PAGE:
Then Steve and Sylvain returned from Saumur – 22kms away, with pizza, french fries (not chips) and ice cream just to say ‘thanks’ to Syb, myself and Sylvain for helping he and Hannah through the day. So, we ate, drank a couple of beers and laughed at the day, in both French & English, around our kitchen table.

It’s strange at times, exasperating lots of the time, but it’s mostly wonderful living here, and if you’d have told me how my life would be in 2009, just a little less than five years ago I’d have laughed at you.

But now I know different. Now I know my place. It’s here. In France. Home.

Champignons & parsley

Until the next time, au revoir!

TBC

All content © Le Chant d’Oiseau, 2006-2009

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Just a quick ‘blog, while waiting to receive our ‘grand-dog’, Bill. He’s being dropped off to stay here for the morning as Hannah & Steve have to pack up their stuff from the house to move back here for a while. It’s a long story, fit for a ‘blog in itself, but I can’t divulge too much yet. It’ll be nice to have them back, but their puppy is mad. Bill’s a spaniel. Unfortunately named too, as Bill is also the name of my dad – Hannah’s grandad! Don’t think he knows yet though. Bill, not Bill! Bill is also the name of a cartoon dog here in France, and Steve and Hannah thought Bill looked sufficiently similar to Bill (not Bill) to merit the name. So Bill it is.

Phew, I’m glad that’s sorted.

Anyway, Bill’s coming to play with Bracken. I say ‘play’, but invariably it boils down to a bit of a snarl and a snap on Bracken’s part as Bill has a penchant for biting her ears when she’s not looking. Plus, he pinches all Bracken’s toys and takes them to his basket. Bracken pinches them back, then jealously sits on them while Bill chews her ears, making her snarl and snap, and the whole merry-go-round begins again.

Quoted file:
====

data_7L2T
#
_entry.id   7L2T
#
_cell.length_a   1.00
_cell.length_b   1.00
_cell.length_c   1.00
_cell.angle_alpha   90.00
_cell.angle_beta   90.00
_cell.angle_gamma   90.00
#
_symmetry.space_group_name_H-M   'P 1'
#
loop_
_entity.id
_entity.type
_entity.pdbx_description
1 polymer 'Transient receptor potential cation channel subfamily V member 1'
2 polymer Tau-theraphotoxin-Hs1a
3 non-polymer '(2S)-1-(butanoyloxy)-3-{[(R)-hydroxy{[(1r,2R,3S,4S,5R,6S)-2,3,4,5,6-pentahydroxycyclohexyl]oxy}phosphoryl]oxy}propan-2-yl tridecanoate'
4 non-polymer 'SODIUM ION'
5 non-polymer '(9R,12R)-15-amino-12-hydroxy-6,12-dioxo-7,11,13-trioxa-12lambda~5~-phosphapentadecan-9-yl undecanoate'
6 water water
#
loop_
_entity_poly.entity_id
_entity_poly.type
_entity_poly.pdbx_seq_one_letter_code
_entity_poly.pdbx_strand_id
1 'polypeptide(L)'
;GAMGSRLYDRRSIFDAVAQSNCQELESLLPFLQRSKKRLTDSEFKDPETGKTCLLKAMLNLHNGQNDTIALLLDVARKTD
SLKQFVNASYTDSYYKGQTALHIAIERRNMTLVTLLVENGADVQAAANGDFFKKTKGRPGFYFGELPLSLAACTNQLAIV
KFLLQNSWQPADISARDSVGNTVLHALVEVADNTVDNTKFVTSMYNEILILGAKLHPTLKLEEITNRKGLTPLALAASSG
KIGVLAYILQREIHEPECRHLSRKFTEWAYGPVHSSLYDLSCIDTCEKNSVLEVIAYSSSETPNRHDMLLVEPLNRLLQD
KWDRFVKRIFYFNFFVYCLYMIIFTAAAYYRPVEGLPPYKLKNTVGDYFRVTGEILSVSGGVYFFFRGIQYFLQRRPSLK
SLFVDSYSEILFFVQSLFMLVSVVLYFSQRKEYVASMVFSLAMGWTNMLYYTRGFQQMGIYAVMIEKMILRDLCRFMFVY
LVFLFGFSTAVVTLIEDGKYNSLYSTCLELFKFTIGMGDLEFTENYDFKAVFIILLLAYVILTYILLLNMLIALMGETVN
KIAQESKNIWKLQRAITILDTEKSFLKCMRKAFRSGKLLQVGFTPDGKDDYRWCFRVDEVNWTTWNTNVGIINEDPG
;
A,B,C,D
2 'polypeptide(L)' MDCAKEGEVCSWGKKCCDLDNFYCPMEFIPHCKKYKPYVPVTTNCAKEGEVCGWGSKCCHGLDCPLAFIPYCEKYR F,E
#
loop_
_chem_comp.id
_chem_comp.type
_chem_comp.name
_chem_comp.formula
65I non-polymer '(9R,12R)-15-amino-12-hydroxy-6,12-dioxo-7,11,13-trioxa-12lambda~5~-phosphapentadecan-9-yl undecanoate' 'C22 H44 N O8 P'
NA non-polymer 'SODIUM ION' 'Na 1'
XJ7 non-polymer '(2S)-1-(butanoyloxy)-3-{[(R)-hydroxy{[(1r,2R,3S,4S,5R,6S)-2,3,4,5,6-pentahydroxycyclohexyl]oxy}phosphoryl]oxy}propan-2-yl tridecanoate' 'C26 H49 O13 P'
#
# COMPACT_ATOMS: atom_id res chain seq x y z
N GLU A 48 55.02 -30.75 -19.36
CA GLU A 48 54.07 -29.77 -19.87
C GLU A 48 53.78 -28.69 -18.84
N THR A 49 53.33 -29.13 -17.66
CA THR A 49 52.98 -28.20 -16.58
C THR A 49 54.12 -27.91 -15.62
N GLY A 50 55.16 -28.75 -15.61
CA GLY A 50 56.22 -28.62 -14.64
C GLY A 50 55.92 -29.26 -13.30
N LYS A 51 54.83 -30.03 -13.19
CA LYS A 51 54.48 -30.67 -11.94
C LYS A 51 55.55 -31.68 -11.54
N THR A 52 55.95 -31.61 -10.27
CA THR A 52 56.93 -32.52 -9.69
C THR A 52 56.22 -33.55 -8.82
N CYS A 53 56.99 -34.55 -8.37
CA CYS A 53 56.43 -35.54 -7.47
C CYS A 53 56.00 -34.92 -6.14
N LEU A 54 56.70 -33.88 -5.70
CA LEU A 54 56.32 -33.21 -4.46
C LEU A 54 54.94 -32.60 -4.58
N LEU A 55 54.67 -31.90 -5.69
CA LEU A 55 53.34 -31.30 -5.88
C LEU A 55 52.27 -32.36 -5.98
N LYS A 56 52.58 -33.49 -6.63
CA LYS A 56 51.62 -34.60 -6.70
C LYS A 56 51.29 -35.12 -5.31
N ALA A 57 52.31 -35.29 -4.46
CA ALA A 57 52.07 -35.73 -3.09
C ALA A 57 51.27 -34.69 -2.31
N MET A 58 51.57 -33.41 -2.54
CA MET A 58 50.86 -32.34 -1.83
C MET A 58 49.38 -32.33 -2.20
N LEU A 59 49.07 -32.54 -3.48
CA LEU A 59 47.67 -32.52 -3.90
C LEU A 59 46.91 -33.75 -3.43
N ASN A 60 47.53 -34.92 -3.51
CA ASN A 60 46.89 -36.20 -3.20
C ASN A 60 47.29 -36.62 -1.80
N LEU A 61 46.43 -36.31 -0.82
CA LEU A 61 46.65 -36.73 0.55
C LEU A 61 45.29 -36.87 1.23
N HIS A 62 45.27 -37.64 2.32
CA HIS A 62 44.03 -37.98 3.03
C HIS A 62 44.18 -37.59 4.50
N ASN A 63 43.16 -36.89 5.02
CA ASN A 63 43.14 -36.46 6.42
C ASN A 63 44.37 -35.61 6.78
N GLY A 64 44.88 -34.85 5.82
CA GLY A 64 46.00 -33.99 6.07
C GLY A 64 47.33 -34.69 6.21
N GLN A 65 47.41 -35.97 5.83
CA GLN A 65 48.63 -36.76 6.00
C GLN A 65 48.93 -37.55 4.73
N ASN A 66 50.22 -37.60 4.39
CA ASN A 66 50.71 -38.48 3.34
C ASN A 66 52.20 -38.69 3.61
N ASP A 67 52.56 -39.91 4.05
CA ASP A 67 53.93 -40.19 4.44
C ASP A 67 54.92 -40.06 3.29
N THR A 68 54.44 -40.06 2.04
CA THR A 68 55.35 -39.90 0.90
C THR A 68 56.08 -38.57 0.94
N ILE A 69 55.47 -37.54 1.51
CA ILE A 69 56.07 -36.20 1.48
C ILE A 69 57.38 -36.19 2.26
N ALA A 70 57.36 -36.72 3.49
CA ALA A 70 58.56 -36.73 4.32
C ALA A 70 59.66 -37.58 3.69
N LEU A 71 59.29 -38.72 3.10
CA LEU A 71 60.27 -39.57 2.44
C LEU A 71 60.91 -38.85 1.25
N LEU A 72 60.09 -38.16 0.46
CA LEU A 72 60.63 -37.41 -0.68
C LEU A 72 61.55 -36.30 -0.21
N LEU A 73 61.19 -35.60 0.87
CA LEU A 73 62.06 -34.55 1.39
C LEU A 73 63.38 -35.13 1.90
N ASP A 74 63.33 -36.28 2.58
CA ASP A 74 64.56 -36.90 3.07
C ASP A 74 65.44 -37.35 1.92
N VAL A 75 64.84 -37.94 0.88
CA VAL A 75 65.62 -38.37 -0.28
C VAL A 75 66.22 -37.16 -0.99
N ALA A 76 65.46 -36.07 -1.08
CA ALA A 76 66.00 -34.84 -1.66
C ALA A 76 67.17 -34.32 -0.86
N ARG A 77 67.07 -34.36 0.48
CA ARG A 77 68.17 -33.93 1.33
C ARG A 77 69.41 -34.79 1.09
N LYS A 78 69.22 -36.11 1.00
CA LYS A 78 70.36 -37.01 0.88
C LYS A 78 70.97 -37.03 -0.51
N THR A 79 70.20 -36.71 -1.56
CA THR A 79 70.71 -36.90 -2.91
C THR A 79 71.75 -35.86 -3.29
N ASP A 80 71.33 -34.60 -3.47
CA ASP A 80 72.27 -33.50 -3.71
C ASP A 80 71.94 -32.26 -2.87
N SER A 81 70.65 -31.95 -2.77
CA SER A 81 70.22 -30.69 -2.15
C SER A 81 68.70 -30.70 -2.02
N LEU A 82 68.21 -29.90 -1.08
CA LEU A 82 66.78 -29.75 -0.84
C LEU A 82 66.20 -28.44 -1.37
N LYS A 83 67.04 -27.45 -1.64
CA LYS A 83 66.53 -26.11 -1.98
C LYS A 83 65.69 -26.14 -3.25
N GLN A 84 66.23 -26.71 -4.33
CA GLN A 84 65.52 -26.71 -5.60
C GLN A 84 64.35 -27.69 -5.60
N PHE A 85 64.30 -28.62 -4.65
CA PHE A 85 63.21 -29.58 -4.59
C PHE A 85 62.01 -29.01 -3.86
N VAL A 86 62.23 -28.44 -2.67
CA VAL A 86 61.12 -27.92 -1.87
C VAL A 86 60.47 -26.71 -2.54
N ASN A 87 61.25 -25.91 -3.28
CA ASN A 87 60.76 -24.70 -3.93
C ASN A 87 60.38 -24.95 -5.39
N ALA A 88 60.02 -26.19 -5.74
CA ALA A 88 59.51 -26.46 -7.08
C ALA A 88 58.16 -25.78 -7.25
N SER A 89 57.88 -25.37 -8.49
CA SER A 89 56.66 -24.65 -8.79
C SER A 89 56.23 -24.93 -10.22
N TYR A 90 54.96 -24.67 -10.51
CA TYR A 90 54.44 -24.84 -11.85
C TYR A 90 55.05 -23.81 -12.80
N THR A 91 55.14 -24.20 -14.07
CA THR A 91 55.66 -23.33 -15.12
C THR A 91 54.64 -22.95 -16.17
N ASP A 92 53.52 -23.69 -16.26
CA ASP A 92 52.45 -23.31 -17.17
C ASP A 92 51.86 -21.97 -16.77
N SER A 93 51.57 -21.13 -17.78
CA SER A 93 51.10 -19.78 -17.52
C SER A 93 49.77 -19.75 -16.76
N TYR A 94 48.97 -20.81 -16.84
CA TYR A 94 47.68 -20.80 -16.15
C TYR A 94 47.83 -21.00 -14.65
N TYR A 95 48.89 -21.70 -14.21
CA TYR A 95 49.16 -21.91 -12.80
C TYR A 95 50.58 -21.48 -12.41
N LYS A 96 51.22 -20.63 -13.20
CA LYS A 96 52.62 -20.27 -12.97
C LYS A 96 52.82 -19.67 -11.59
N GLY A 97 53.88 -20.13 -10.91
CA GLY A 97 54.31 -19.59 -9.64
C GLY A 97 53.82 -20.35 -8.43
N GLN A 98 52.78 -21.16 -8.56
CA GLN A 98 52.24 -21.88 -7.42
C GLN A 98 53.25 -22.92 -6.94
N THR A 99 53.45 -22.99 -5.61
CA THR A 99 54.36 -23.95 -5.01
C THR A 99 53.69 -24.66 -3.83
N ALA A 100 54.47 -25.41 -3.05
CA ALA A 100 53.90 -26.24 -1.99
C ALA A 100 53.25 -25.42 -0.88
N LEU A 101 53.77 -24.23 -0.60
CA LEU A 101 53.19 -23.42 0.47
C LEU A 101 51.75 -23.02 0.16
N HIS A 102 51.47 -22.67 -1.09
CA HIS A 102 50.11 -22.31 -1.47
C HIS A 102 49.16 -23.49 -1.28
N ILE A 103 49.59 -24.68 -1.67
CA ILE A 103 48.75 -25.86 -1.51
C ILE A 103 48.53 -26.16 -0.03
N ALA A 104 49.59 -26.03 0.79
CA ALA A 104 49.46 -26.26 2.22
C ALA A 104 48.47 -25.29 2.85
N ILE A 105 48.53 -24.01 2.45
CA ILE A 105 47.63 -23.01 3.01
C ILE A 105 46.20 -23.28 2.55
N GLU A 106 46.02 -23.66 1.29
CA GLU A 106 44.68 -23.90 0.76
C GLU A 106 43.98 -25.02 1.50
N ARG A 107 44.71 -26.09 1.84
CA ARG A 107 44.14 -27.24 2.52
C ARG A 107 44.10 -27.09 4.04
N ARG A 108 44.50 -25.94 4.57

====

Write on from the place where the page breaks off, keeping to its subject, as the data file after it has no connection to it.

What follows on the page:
So. Because Hannah, Steve & Bill (and CoCo the hamster) are moving in with us for a few months, I’ve been busy bringing Chardonneret into line with our ‘vision’ for Le Chant d’Oiseau. The old kitchen was ripped out, and new, improved electric sockets were first to go in, chasing out deep gouges in the walls for cable runs. Then came the easy bit. Having someone else paint all the beams with Xylophene, a wood preservative and insect repellent. Then all the tiles came off from the walls, and the walls made good again with plaster. New lights went up in the kitchen area, ensuring plenty of light to see by in what was once quite a dark corner. I’ve left the softer lounge light in place as a contrast. There’s plenty of lamps around too, giving a lovely ‘glow’ to the place. The kitchen was a breeze to install, all white units with a rather sexy looking stainless steel sink unit and sexy new robinet. (French for ‘tap’, pronounced ‘rob-ee-nay).

La cuisine.

La cuisine.

The lounge area

The lounge area

Bedroom area.

Bedroom area.

I prefer the French words for some stuff, don’t you? I mean ‘tap’ is a tad, well – industrial, whereas ‘robinet’ (roll the rrrrrr when you say it) is more romantic somehow. Smoother, rounder. Robinet…..

I digress. The bathroom is the last job on the list. Bidet out (no more washing of feet in there, thankyou), tiles off the walls, pipework boxed in. Then a new bath panel to be made, small shelves and recesses to be created for candles (romantic getaway, you see?) and new taps, shower etc. Then it’s a case of repainting and decorating in there et voila (French for ‘there you have it’, or ‘look what I’ve done’).

But, the pressure’s on now as Hannah & Steve have been told by their landlord (after having given them due notice) that they’re needed out of their house sooner than they wanted to be, as new tenants are due in asap! So, while they have a lovely kitchen and lounge area to enjoy, with a freshly decorated bed too, the bathroom’s like a still from a documentary on Beirut in the 70’s! So, what to do in times of stress? Revert to typically English type and have a cuppa tea, and write a ‘blog!